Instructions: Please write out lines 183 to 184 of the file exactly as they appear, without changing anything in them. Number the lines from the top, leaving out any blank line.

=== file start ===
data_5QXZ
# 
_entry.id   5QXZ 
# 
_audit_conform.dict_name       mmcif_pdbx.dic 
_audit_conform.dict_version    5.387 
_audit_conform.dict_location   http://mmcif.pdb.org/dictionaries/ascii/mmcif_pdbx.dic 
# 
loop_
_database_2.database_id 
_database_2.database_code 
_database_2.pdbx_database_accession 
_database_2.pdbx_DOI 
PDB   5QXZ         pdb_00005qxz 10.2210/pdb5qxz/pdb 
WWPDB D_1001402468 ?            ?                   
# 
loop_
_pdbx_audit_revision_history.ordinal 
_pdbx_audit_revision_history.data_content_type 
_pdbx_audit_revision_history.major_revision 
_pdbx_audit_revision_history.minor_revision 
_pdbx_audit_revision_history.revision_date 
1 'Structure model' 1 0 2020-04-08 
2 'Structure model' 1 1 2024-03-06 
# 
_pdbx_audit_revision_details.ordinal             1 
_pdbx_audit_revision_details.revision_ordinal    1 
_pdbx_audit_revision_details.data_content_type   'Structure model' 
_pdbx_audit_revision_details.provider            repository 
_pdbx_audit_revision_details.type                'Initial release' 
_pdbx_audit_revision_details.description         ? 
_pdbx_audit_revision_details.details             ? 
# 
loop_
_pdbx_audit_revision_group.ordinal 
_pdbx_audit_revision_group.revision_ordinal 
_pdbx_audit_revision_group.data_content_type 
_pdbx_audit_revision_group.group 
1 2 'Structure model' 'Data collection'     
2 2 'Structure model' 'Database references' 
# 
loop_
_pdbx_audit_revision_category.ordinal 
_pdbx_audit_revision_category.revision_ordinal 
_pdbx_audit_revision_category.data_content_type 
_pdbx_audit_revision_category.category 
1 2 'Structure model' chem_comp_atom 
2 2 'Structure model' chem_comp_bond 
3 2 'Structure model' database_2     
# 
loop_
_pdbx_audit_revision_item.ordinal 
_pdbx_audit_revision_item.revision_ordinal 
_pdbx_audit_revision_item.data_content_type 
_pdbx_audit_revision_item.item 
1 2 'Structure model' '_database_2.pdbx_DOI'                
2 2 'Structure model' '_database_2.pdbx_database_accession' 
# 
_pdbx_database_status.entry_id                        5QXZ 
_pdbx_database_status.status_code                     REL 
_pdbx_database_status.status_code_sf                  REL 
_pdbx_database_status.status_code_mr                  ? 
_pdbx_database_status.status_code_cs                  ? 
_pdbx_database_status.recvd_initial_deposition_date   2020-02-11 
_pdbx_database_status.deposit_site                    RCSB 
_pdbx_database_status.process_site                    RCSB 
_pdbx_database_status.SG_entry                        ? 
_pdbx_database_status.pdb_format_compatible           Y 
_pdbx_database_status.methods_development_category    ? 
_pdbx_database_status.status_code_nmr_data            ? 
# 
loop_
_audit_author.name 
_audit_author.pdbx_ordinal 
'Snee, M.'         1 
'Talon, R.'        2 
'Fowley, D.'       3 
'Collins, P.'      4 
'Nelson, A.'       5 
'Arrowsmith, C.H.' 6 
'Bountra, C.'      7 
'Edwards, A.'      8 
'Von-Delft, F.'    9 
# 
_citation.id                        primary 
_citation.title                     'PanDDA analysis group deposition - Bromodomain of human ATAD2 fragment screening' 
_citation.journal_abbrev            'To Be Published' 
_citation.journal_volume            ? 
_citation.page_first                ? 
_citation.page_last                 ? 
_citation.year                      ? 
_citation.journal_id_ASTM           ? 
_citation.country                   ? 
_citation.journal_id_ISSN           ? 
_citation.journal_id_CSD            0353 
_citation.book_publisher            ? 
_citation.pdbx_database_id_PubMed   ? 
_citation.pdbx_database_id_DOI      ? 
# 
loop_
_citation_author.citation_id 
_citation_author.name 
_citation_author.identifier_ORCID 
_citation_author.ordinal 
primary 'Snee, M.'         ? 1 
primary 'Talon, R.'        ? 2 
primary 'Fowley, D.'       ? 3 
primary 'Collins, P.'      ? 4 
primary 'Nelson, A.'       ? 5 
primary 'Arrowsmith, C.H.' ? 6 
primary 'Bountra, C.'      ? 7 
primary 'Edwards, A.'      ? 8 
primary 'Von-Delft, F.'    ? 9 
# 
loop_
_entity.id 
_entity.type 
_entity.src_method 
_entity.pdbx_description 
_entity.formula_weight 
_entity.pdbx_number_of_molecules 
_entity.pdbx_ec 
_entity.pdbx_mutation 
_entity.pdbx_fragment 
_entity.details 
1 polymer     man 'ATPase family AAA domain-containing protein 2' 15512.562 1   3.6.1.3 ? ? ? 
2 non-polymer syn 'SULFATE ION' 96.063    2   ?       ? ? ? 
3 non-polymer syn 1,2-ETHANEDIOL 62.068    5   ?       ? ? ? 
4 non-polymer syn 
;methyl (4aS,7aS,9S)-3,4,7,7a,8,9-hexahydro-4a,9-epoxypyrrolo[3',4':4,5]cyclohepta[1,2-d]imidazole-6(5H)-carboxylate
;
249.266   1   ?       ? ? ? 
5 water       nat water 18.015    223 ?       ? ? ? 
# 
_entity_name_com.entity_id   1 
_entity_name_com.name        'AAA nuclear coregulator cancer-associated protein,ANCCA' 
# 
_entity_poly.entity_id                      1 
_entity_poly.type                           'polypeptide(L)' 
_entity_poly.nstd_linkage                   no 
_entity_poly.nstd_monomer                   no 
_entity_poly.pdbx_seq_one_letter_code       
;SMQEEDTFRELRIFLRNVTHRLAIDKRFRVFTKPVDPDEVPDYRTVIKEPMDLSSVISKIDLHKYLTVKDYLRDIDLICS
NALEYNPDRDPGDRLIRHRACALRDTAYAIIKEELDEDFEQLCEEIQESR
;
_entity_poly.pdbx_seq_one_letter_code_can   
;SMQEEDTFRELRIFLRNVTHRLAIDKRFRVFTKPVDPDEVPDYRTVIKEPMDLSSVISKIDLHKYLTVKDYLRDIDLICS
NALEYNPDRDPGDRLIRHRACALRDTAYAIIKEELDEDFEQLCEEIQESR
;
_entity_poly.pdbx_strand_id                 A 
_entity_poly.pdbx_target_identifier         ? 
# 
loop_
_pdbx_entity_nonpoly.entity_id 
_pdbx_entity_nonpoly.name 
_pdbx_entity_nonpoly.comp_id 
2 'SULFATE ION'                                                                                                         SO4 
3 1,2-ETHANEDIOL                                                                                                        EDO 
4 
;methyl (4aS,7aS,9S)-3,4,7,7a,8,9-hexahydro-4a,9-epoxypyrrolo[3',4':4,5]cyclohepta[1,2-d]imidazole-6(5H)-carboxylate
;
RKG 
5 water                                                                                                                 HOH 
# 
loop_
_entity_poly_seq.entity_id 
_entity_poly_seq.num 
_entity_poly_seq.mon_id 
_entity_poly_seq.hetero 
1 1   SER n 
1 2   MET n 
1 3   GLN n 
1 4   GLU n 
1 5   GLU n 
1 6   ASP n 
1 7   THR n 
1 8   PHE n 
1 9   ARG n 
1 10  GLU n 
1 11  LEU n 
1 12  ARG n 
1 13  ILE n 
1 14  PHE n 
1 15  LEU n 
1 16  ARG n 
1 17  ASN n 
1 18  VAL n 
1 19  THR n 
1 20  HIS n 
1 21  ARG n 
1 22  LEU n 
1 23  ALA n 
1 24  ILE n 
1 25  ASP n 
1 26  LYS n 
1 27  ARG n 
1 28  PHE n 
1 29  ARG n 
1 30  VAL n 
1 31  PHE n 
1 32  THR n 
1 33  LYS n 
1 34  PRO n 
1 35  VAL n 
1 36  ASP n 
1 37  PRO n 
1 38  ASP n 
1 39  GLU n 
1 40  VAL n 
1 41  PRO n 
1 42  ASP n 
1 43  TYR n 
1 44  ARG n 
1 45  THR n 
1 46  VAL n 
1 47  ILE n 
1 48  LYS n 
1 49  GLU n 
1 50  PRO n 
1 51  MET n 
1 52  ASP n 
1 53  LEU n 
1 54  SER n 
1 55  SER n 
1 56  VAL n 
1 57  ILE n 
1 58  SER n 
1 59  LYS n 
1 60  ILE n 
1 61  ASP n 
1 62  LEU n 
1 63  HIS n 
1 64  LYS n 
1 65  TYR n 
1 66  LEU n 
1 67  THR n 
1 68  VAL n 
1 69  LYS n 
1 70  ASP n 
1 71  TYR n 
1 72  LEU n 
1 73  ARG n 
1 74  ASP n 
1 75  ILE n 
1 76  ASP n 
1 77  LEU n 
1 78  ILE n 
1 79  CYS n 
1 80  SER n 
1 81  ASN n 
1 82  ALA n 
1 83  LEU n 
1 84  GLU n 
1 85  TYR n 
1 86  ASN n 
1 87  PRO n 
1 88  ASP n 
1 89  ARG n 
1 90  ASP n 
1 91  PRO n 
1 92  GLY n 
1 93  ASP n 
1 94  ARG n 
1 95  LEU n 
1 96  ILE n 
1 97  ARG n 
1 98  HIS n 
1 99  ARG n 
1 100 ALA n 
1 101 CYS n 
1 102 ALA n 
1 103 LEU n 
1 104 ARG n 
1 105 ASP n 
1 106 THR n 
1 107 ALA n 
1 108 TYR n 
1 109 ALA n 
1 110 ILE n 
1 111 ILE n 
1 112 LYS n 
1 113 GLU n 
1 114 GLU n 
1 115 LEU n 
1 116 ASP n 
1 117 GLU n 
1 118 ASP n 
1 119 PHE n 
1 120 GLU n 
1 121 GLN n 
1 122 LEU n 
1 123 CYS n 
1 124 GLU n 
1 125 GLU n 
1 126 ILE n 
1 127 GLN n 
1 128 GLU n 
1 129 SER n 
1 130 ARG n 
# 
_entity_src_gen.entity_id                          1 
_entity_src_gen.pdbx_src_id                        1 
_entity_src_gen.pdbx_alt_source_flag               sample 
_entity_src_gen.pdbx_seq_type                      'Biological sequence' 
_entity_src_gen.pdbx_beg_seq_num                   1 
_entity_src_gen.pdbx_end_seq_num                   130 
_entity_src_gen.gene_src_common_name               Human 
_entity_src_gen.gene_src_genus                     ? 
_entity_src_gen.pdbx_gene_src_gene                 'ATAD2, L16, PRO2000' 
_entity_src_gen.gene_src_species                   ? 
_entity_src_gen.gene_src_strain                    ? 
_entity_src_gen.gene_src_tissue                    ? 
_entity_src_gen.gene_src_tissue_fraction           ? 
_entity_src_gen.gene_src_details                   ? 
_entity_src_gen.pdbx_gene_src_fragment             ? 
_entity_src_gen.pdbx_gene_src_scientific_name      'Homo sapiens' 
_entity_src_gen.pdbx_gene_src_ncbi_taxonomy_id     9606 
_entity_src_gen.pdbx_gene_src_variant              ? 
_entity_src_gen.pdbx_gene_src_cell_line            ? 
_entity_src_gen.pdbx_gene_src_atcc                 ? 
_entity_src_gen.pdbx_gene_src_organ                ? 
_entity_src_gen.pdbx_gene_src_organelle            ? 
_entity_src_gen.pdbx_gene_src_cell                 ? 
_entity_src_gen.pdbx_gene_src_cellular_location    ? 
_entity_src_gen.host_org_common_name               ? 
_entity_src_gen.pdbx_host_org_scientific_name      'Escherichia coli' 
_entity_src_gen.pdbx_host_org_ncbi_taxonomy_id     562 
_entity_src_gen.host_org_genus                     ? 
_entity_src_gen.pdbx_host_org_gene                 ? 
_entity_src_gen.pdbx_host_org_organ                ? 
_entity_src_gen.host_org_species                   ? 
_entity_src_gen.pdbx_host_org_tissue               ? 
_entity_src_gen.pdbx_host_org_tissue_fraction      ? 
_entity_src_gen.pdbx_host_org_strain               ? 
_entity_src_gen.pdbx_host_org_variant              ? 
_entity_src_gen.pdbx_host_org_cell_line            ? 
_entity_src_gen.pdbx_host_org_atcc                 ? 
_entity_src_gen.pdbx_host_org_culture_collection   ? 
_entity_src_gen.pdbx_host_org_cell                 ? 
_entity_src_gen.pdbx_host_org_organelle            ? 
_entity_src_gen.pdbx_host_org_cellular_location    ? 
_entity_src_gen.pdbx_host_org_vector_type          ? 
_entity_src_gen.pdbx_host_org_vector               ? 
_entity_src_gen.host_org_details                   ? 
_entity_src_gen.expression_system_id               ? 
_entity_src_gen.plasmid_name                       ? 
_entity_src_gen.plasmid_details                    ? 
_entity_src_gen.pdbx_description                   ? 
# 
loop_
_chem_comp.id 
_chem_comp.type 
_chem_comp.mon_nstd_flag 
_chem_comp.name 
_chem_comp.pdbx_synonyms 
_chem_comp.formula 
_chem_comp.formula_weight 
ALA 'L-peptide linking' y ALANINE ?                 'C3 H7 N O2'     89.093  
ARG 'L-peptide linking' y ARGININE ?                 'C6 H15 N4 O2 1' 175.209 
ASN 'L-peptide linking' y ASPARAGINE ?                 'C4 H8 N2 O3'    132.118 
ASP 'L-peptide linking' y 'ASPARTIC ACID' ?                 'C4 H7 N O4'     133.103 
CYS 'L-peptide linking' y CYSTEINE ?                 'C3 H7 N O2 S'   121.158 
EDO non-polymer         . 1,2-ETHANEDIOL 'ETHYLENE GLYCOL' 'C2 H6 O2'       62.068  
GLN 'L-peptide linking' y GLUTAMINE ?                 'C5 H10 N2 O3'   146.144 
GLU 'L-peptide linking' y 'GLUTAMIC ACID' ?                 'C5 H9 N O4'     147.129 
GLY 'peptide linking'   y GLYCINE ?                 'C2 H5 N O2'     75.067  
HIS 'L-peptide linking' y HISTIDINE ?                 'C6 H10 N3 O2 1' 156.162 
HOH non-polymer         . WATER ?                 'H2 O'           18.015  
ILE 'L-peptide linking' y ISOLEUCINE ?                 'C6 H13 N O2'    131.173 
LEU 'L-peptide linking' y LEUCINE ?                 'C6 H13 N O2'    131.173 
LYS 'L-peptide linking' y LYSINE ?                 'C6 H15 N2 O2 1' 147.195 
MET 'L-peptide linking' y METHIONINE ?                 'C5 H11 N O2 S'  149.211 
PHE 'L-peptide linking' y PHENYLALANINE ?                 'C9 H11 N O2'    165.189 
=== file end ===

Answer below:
1 14  PHE n 
1 15  LEU n 